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Westlake Legal Group > Goldman Sachs Group Inc

Goldman Sachs Is in Talks to Settle Malaysia Fund Scandal

Westlake Legal Group defaultPromoCrop Goldman Sachs Is in Talks to Settle Malaysia Fund Scandal Suits and Litigation (Civil) Sovereign Wealth Funds Low Jho (1981- ) Leissner, Tim Goldman Sachs Group Inc Fines (Penalties) Bribery and Kickbacks 1Malaysia Development Berhad (1MDB)

Goldman Sachs is negotiating with federal prosecutors to pay a fine of as much as $2 billion, and have a subsidiary plead guilty, to settle claims about its role in a scheme to loot billions from a sovereign wealth fund in Malaysia, a person with knowledge of the matter said.

The case stems from a scheme to siphon off more than $2.7 billion of the $6.5 billion raised for the 1Malaysia Development Berhad, known as 1MDB. Federal authorities have that said Jho Low, a flamboyant Malaysian financier, was the principal architect of the plot to bribe public officials that has led to the guilty plea of a former Goldman Sachs partner and criminal charges against another of the bank’s executives.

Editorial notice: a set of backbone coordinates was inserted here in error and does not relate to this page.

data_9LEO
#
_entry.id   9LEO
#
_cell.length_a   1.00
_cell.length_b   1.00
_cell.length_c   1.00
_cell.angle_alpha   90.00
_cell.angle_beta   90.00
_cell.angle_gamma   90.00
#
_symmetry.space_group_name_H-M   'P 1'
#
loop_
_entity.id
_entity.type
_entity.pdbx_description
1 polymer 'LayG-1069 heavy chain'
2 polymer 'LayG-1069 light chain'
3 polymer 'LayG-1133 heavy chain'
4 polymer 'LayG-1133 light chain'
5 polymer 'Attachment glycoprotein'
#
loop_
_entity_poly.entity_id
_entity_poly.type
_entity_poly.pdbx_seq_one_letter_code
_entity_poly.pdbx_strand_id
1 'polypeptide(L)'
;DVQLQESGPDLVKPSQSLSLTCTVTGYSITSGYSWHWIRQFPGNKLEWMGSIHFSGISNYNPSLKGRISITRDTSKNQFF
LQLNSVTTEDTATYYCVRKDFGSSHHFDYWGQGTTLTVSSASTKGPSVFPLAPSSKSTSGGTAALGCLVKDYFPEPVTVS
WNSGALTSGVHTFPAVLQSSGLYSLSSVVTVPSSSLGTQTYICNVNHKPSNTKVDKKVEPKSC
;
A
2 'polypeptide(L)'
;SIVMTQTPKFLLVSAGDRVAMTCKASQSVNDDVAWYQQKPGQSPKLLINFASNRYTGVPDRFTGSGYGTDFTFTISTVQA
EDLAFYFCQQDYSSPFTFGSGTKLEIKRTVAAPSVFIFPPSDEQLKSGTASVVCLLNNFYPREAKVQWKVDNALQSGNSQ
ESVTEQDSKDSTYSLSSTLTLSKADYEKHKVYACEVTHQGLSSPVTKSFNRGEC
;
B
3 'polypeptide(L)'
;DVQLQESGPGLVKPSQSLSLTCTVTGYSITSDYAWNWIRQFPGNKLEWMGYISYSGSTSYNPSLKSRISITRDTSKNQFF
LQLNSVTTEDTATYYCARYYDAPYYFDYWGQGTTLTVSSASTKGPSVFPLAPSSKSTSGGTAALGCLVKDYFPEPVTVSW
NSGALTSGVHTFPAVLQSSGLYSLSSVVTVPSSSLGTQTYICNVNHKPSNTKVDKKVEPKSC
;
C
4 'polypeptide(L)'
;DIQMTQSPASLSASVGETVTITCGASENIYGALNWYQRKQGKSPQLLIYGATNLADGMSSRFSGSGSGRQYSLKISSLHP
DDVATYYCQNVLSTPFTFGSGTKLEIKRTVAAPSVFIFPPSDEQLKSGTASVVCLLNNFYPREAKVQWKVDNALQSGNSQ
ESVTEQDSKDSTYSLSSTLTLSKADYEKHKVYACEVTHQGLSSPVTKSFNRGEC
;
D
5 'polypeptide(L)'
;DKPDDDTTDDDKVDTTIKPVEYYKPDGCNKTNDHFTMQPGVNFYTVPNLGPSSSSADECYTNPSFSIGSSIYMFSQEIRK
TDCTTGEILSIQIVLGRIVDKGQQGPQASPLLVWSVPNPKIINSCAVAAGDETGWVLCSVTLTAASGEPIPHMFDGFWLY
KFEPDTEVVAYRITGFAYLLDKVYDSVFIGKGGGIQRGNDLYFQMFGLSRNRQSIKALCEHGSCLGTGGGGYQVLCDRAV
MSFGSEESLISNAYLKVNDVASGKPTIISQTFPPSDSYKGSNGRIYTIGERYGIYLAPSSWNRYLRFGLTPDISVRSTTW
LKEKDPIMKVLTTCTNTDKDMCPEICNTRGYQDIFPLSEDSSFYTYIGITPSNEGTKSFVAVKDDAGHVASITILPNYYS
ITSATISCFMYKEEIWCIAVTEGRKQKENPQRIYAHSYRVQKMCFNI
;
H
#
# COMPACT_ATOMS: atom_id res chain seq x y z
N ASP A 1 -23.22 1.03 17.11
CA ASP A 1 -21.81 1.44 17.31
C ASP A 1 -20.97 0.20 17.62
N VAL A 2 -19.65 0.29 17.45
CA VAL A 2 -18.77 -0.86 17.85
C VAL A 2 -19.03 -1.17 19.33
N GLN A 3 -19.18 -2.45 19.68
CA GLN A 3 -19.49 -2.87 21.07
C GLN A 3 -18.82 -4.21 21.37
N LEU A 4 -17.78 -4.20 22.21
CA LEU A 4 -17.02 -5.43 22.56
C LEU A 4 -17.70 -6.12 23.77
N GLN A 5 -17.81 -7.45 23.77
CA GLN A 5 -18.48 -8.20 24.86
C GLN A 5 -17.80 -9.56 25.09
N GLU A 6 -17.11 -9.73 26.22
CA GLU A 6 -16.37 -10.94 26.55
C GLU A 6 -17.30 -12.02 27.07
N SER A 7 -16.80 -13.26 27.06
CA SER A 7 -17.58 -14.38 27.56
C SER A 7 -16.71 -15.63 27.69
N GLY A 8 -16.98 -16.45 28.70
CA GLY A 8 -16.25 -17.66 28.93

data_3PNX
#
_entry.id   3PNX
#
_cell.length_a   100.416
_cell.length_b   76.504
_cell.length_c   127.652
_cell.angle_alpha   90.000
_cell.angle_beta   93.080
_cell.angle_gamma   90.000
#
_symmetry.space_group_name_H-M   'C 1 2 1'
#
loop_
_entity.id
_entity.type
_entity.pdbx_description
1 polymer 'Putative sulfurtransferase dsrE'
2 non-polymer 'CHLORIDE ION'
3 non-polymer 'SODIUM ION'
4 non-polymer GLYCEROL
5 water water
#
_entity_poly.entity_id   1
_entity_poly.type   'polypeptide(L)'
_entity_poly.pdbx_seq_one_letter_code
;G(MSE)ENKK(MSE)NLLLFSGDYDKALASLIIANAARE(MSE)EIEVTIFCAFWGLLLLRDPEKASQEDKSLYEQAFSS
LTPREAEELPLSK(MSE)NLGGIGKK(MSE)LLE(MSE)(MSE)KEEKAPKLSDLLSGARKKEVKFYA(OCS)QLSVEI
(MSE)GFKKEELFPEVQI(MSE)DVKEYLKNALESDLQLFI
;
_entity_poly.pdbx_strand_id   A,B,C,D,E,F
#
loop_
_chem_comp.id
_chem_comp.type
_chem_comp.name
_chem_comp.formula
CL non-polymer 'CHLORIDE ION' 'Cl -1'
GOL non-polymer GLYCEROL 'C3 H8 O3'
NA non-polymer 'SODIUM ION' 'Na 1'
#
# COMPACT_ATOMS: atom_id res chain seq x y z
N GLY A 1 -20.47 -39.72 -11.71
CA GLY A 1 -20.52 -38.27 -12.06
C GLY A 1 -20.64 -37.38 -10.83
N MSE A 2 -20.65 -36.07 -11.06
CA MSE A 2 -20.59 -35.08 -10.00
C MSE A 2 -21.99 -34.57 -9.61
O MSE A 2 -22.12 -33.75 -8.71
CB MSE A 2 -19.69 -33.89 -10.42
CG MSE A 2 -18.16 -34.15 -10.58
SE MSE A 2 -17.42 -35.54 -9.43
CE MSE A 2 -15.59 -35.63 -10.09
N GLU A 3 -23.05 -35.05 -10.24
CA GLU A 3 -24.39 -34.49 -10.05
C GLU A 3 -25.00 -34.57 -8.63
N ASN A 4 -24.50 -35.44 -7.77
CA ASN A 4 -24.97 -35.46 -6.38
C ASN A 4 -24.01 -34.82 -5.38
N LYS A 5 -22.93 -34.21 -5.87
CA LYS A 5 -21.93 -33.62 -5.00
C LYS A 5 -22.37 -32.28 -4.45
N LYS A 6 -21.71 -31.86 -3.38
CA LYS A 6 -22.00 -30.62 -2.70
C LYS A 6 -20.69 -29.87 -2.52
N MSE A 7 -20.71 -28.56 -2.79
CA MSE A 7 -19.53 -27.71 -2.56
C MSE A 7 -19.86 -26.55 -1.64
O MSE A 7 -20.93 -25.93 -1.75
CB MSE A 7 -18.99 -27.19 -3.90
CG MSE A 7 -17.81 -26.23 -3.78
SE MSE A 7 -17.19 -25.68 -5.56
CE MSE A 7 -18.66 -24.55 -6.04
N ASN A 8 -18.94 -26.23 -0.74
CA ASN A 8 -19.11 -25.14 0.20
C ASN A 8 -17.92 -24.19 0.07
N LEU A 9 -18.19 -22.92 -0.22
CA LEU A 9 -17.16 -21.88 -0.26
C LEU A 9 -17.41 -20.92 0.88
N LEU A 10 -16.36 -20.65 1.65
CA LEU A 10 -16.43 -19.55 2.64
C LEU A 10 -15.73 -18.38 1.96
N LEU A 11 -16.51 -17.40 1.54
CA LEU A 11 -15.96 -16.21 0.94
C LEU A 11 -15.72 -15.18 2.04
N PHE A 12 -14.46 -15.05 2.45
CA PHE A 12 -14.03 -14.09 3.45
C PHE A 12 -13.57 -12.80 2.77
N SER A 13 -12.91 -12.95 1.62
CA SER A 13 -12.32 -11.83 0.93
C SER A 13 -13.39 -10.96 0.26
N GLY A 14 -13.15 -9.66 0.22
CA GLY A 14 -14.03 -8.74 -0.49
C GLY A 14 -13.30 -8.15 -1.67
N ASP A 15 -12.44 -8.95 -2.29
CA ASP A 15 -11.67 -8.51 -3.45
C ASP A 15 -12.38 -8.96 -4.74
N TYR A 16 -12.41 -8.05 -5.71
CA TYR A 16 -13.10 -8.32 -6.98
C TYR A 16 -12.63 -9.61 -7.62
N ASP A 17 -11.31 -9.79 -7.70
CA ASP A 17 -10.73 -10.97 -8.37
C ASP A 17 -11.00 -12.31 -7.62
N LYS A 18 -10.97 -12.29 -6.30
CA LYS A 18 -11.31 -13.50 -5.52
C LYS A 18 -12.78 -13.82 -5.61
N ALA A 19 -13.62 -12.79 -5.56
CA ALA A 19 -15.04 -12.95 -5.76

The investigation is focused on violations of money laundering and foreign bribery laws. The settlement could include a guilty plea from Goldman Sachs’s subsidiary in Asia, the person said, asking not to be identified because the talks are ongoing. The bank may agree to include an outside monitor to review its compliance procedures, this person said.

A separate fine paid to the government of Malaysia and other regulatory agencies could raise the total financial penalty to above $2 billion, another person said. The settlement could be completed by the end of January, the people said.

“Resolution discussions are ongoing, and it is irresponsible to speculate on an outcome,” said Andrew Williams, a spokesman for Goldman Sachs. A spokesman for federal prosecutors in Brooklyn who are overseeing the investigation declined to comment. The Wall Street Journal earlier reported the potential guilty plea.

Last year, a former Goldman partner, Tim Leissner, pleaded guilty to helping orchestrate the fraud, which involved the sale of Malaysia government bonds. The bank has said that Leissner acted on his own and that it was cooperating with the United States government to help the investigation.